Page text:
Greek Life members reflect on the most in-person sorority recruitment since 2020

The Lantern
Following a two-year hiatus, formal sorority recruitment returned in person this year. Credit: Christian Harsa | Managing Editor For Digital Content

The long-awaited return of in-person sorority recruitment concluded Monday, and active members are reflecting on the personal connections they made when recruiting face to face rather than through a computer screen.

Formal sorority recruitment occurred over the phone and Zoom for the last two years due to COVID-19 but returned almost entirely in-person this year. About 200 more Potential New Members signed up for formal recruitment this year than last year, Abby Ritch, a third-year in early childhood education and Meet the Chapters chair for Delta Delta Delta (Tri Delta), said.

“Obviously those numbers speak for themselves of people wanting to rush when it is in person,” Ritch said.

The first round, Meet the Chapters, during which PNMs hear a general introduction from all 17 Panhellenic Association chapters, was still held on Zoom to speed up the process, Ritch said.

“It makes the process go a lot quicker in terms of having quick conversations, and it’s easier for the PNMs too because they don’t have to run around to all the houses,” Ritch said.

Keegan Kwiatt, a second-year in biology and member of Kappa Alpha Theta, said keeping the first round on Zoom also ensures that chapters are not judging PNMs on appearance.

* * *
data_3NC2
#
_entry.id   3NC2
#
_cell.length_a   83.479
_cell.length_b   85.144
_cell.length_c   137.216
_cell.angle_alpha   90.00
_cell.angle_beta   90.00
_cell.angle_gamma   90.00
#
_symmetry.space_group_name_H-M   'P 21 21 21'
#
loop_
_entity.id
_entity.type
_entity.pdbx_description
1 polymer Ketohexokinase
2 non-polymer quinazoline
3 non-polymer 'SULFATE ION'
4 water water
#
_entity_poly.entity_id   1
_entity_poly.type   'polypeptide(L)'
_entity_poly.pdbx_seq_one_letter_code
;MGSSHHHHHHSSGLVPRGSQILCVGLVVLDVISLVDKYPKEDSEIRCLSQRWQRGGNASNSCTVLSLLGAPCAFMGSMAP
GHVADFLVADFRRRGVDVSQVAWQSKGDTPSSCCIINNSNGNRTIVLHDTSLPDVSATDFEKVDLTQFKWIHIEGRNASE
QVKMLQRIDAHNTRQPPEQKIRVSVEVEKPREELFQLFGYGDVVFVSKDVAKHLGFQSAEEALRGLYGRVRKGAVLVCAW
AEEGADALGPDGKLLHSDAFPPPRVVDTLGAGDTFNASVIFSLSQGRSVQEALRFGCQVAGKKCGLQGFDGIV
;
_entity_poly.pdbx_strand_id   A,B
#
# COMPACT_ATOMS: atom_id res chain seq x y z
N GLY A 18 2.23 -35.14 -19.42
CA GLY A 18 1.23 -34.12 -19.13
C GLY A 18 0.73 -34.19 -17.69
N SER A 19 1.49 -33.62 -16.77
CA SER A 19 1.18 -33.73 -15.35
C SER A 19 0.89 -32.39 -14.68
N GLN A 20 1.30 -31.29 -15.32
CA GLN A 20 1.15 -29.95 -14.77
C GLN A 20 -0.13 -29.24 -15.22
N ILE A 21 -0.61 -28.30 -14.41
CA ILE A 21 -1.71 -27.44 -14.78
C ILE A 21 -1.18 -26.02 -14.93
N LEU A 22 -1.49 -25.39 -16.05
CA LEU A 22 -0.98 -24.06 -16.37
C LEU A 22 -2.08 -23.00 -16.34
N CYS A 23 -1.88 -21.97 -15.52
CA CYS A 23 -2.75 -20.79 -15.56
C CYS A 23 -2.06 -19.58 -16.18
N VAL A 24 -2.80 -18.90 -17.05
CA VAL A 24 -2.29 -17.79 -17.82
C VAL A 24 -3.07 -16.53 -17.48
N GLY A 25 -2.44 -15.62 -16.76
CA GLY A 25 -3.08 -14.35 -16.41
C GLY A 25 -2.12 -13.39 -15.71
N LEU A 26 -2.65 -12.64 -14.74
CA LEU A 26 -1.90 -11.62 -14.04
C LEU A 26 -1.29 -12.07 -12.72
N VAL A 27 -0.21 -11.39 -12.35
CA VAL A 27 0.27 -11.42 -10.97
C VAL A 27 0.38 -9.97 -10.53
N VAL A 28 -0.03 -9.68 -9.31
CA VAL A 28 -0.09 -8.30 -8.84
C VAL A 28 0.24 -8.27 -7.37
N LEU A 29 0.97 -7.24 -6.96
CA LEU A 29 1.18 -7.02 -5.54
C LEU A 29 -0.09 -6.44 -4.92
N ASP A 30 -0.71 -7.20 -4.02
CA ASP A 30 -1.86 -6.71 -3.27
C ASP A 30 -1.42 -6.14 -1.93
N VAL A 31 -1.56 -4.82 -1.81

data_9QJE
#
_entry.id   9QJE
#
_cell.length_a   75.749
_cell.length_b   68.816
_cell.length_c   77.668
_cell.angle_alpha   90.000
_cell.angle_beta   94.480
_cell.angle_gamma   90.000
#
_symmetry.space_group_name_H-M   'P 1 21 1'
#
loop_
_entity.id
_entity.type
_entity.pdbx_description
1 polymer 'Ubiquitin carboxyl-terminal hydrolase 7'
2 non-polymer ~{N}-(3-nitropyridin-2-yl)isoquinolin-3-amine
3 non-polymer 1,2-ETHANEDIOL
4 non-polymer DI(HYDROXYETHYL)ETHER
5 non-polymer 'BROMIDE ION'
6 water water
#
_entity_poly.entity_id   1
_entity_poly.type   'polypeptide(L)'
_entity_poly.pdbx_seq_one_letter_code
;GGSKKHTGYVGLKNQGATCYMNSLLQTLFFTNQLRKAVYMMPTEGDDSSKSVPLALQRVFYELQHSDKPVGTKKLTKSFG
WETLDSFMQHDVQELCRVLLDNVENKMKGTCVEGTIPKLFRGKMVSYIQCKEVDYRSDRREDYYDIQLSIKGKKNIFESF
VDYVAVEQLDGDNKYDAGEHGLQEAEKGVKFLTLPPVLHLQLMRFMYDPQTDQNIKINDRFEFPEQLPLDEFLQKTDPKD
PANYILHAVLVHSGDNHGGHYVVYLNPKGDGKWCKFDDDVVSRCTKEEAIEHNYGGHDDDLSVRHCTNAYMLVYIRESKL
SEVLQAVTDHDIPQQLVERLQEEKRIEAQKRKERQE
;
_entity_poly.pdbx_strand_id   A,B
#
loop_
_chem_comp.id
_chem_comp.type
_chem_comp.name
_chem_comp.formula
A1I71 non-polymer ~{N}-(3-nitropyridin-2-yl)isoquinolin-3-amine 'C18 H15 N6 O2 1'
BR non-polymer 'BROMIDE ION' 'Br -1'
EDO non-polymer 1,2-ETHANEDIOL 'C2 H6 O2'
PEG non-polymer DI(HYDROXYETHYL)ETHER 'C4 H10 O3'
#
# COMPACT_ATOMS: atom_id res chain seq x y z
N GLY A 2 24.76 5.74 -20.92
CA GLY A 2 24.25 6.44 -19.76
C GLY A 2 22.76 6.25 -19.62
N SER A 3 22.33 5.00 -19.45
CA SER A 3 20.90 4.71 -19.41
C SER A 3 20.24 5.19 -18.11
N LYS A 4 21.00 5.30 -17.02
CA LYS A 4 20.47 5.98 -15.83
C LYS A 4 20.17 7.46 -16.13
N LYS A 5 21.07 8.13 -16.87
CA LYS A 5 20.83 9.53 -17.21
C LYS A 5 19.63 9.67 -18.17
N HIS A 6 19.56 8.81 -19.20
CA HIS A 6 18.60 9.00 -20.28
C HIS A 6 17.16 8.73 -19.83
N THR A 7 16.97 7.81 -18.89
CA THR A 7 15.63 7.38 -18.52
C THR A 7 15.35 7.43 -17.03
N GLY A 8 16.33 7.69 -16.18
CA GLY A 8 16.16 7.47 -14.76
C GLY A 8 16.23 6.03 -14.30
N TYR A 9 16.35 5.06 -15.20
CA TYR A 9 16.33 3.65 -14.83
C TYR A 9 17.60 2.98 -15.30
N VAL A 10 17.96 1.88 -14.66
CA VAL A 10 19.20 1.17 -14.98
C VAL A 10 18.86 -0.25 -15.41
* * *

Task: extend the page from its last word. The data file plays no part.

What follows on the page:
“It’s more getting to know them on the inside,” Kwiatt said. “It’s more based on the conversation than how the person is acting and their body language.”

Ritch said having all the other rounds in person — Philanthropy, Sisterhood and Preference — makes it a lot easier for students to find their home.

“In-person recruitment is a lot more exhausting, but I feel like it’s a lot more worthwhile to see the house and the girls,” Ritch said. “You can see them interact with each other in the house to see the best fit.”

Kwiatt said she underwent virtual recruitment last year, which made the process a lot more difficult.

“Personally, I feel like it was harder to make a personal connection with the people I was talking to since it was over a computer screen,” Kwiatt said.

Emma Pfister, a fourth-year in international studies and Spanish and a member of the recruitment team for Gamma Phi Beta, said her pledge class was the last to rush in person.

“It was intense and also a little intimidating, but as the rounds went on, and I wasn’t going to as many houses, I started to feel a lot more comfortable and that’s how I ended up where I am,” Pfister said.

Pfister said recruiting in person allows actives to get to know the PNMs on a deeper level.

“My pledge class hadn’t really recruited in person, so there were some difficulties there. But, in general, talking in person allows you to make a deeper connection with people,” Pfister said. “If you need to hug someone you can hug someone, whereas you can’t really do that over Zoom.”

Maya Hollander, a third-year in health sciences and outgoing president of Alpha Epsilon Phi, said there are limited opportunities for the entire sorority to be together, and recruitment is a time that benefits both active sorority members and PNMs.

“Having everyone in the sorority be able to gather before the rounds and bond and have this common thing that we’re all so excited about has really helped our sorority,” Hollander said.

Hollander said in-person recruitment was also helpful in showing members what sorority life was like before the pandemic.

“The past year, we have been trying to get back to having big in-person events again and learning what being in a sorority was like before COVID,” Hollander said. “Recruitment has definitely helped with that and definitely given us all an opportunity to bond together as a sorority.”

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